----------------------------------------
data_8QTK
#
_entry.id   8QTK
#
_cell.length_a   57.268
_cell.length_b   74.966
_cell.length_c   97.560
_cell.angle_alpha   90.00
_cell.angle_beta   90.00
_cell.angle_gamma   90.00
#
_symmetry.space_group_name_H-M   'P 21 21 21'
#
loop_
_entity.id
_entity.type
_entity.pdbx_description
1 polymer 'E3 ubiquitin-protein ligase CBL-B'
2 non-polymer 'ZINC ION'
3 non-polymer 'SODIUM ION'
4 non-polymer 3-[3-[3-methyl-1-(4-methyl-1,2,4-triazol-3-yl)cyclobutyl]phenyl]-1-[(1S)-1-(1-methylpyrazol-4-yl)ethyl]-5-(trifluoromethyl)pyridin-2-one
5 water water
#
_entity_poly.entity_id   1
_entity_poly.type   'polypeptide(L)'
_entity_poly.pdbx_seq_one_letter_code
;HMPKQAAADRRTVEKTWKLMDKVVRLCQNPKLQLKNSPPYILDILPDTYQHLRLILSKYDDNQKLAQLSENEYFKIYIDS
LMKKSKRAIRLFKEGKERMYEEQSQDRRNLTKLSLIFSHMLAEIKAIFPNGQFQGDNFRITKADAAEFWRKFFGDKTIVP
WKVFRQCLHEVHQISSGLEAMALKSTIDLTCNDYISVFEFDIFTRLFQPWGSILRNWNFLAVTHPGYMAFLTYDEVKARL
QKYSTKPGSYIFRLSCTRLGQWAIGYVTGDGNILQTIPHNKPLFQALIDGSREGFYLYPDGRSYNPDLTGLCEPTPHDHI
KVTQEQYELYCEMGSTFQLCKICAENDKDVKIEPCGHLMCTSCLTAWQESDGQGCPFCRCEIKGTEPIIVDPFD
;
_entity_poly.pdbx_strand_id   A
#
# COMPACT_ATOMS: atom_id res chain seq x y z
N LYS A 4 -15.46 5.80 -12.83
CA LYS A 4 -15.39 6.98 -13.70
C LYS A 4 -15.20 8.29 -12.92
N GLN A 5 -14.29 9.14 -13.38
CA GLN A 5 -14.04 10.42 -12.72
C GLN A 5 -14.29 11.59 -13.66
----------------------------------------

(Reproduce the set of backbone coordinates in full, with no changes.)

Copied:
data_8QTK
#
_entry.id   8QTK
#
_cell.length_a   57.268
_cell.length_b   74.966
_cell.length_c   97.560
_cell.angle_alpha   90.00
_cell.angle_beta   90.00
_cell.angle_gamma   90.00
#
_symmetry.space_group_name_H-M   'P 21 21 21'
#
loop_
_entity.id
_entity.type
_entity.pdbx_description
1 polymer 'E3 ubiquitin-protein ligase CBL-B'
2 non-polymer 'ZINC ION'
3 non-polymer 'SODIUM ION'
4 non-polymer 3-[3-[3-methyl-1-(4-methyl-1,2,4-triazol-3-yl)cyclobutyl]phenyl]-1-[(1S)-1-(1-methylpyrazol-4-yl)ethyl]-5-(trifluoromethyl)pyridin-2-one
5 water water
#
_entity_poly.entity_id   1
_entity_poly.type   'polypeptide(L)'
_entity_poly.pdbx_seq_one_letter_code
;HMPKQAAADRRTVEKTWKLMDKVVRLCQNPKLQLKNSPPYILDILPDTYQHLRLILSKYDDNQKLAQLSENEYFKIYIDS
LMKKSKRAIRLFKEGKERMYEEQSQDRRNLTKLSLIFSHMLAEIKAIFPNGQFQGDNFRITKADAAEFWRKFFGDKTIVP
WKVFRQCLHEVHQISSGLEAMALKSTIDLTCNDYISVFEFDIFTRLFQPWGSILRNWNFLAVTHPGYMAFLTYDEVKARL
QKYSTKPGSYIFRLSCTRLGQWAIGYVTGDGNILQTIPHNKPLFQALIDGSREGFYLYPDGRSYNPDLTGLCEPTPHDHI
KVTQEQYELYCEMGSTFQLCKICAENDKDVKIEPCGHLMCTSCLTAWQESDGQGCPFCRCEIKGTEPIIVDPFD
;
_entity_poly.pdbx_strand_id   A
#
# COMPACT_ATOMS: atom_id res chain seq x y z
N LYS A 4 -15.46 5.80 -12.83
CA LYS A 4 -15.39 6.98 -13.70
C LYS A 4 -15.20 8.29 -12.92
N GLN A 5 -14.29 9.14 -13.38
CA GLN A 5 -14.04 10.42 -12.72
C GLN A 5 -14.29 11.59 -13.66